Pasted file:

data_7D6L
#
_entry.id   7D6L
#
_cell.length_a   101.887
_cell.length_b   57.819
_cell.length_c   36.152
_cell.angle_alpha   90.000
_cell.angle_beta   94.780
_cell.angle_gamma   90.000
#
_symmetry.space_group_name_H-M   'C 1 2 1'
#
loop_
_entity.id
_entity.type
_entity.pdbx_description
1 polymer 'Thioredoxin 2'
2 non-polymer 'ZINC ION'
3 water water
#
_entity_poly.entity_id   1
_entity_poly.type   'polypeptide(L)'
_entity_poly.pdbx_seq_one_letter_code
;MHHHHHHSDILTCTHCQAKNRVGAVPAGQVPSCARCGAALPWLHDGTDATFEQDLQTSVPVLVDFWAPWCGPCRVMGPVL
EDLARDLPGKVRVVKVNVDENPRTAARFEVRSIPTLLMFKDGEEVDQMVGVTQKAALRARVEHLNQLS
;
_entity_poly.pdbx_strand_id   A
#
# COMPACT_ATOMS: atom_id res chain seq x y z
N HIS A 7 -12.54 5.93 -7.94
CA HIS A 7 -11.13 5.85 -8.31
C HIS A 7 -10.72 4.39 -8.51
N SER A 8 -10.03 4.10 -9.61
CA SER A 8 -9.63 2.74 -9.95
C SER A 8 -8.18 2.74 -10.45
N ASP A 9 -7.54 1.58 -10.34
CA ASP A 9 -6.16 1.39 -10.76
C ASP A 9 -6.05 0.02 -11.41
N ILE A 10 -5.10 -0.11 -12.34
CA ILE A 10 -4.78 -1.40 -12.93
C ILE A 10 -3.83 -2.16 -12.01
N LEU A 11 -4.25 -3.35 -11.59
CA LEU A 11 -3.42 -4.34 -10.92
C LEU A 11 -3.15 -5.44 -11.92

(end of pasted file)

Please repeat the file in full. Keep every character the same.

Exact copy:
data_7D6L
#
_entry.id   7D6L
#
_cell.length_a   101.887
_cell.length_b   57.819
_cell.length_c   36.152
_cell.angle_alpha   90.000
_cell.angle_beta   94.780
_cell.angle_gamma   90.000
#
_symmetry.space_group_name_H-M   'C 1 2 1'
#
loop_
_entity.id
_entity.type
_entity.pdbx_description
1 polymer 'Thioredoxin 2'
2 non-polymer 'ZINC ION'
3 water water
#
_entity_poly.entity_id   1
_entity_poly.type   'polypeptide(L)'
_entity_poly.pdbx_seq_one_letter_code
;MHHHHHHSDILTCTHCQAKNRVGAVPAGQVPSCARCGAALPWLHDGTDATFEQDLQTSVPVLVDFWAPWCGPCRVMGPVL
EDLARDLPGKVRVVKVNVDENPRTAARFEVRSIPTLLMFKDGEEVDQMVGVTQKAALRARVEHLNQLS
;
_entity_poly.pdbx_strand_id   A
#
# COMPACT_ATOMS: atom_id res chain seq x y z
N HIS A 7 -12.54 5.93 -7.94
CA HIS A 7 -11.13 5.85 -8.31
C HIS A 7 -10.72 4.39 -8.51
N SER A 8 -10.03 4.10 -9.61
CA SER A 8 -9.63 2.74 -9.95
C SER A 8 -8.18 2.74 -10.45
N ASP A 9 -7.54 1.58 -10.34
CA ASP A 9 -6.16 1.39 -10.76
C ASP A 9 -6.05 0.02 -11.41
N ILE A 10 -5.10 -0.11 -12.34
CA ILE A 10 -4.78 -1.40 -12.93
C ILE A 10 -3.83 -2.16 -12.01
N LEU A 11 -4.25 -3.35 -11.59
CA LEU A 11 -3.42 -4.34 -10.92
C LEU A 11 -3.15 -5.44 -11.92